Business and industry should make the most of low interest rates to drive the economy and create jobs, says Treasurer Joe Hockey.
Treasurer Joe Hockey has urged businesses to use record low borrowing rates to turbo-charge the economy.
Mr Hockey on Friday conducted a media blitz a day after releasing the five-yearly Intergenerational Report.
The report warned of lower incomes, tax hikes, higher government debt and massive budget deficits for the next four decades unless action is taken to improve productivity, workforce participation and economic growth.
The treasurer told a business lunch in Brisbane many challenges would be thrown at the Australian economy in coming years, including falling commodity prices, lower terms of trade, recessions in Europe, war and terrorism.
But a "consistent" policy course and innovative businesses making the most of low interest rates and ramp up investment would help the country withstand the shocks and generate jobs.
"There's a lot of money out there and it's looking for returns," Mr Hockey said.
"Interest rates are at record lows, they're probably going to be at record lows for a long time.
"So I say: `Have a go'."
The cash rate is at 2.25 per cent but expected to fall even further.
Mr Hockey earlier said tax, superannuation and workplace changes would be needed to drive economic growth and balance the federal budget.
One of the key pressures outlined in the report is the ageing of the population, which will put pressure on government revenue and spending, especially on health.
"Should superannuation laws be changed so they can accommodate our needs as we go in and out of the workforce, and change careers?" Mr Hockey said.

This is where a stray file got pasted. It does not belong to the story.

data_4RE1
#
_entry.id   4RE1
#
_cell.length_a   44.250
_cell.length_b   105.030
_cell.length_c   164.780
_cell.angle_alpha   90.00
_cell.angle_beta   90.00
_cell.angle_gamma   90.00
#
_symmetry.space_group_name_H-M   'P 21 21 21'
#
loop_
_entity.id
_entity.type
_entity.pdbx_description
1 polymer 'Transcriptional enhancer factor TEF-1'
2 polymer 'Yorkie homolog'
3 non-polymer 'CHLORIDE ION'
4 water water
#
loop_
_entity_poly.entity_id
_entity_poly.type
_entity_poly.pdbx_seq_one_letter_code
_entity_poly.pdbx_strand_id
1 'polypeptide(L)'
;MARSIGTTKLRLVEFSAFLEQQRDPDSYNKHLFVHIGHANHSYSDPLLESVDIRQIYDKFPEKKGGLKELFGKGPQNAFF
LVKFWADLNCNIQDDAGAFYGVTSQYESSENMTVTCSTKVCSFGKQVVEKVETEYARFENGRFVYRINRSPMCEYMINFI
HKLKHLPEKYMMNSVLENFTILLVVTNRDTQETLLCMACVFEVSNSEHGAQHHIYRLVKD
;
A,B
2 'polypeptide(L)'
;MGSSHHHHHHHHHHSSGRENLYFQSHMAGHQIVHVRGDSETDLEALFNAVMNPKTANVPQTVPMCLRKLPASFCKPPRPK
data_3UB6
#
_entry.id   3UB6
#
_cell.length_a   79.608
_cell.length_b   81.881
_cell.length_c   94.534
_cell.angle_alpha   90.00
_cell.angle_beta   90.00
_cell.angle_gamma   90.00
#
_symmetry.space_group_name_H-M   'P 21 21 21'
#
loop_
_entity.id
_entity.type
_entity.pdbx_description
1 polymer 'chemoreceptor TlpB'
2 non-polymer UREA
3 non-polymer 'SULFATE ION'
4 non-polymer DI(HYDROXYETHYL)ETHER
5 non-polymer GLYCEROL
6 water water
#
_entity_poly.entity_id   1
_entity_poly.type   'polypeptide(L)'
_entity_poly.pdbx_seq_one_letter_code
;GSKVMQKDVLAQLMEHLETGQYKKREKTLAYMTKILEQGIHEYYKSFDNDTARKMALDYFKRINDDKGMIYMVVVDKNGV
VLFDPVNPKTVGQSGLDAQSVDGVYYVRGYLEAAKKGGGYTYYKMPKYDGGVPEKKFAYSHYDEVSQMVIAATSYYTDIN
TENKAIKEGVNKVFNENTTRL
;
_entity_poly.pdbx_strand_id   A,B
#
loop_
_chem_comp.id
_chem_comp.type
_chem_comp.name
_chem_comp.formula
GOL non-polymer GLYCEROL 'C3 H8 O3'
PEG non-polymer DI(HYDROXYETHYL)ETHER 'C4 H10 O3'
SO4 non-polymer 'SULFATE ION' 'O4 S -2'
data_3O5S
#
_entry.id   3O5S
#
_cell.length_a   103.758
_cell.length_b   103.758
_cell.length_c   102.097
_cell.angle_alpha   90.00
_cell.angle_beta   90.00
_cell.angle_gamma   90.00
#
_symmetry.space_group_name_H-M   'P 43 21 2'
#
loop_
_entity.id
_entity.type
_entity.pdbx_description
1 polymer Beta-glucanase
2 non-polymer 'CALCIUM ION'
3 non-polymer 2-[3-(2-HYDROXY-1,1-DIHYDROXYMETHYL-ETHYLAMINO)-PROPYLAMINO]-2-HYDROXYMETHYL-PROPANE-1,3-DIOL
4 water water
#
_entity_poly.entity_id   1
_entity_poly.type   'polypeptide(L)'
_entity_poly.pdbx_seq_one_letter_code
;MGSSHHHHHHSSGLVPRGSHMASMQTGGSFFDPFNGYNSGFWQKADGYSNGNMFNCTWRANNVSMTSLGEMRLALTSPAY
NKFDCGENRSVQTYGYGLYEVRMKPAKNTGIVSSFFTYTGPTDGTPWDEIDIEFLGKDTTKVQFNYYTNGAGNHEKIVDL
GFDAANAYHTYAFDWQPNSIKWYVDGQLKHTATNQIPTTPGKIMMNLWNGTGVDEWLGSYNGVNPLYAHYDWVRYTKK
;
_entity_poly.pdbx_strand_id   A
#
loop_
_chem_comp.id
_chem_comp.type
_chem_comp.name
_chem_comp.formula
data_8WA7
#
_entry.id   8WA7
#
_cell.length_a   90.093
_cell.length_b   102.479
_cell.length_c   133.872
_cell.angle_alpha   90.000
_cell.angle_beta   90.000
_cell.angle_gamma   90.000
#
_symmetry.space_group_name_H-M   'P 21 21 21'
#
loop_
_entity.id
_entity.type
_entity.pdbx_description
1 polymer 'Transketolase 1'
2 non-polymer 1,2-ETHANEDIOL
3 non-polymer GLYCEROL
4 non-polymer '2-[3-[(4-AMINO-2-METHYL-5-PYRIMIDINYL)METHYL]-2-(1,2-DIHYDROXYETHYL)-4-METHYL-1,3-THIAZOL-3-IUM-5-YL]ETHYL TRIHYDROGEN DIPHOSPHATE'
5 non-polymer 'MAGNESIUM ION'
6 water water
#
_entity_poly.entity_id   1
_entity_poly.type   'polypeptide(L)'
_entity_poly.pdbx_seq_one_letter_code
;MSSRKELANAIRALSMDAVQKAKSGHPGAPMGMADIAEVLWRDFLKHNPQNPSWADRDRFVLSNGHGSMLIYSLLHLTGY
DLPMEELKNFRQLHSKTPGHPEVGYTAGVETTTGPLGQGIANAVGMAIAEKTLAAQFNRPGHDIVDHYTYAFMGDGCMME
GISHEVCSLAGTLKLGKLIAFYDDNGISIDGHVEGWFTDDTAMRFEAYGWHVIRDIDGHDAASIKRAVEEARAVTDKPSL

"These are the sorts of questions we need to have answered."
Mr Hockey said the government would not change tax rates for super in this term, but "broader" thinking was needed ahead of the next election.
Attitudes also had to change about employing older people, which could be helped by changes to the tax system and pay rates.
The report projects a drop in immigration as a percentage of the total population - a view in line with the treasurer's own thoughts.
"Immigration is a rather lazy way to try to grow your economy," Mr Hockey said.
"What we've got to do is increase our output per hour."
Mr Hockey challenged the Senate to pass the remainder of the 2014/15 budget.
"If everything went through the Senate we would actually start living within our means," he said.
He said the government's small business package to be released before the budget would include incentives to start up businesses, innovate and reward employees.
"The question for all of us is how big are our dreams."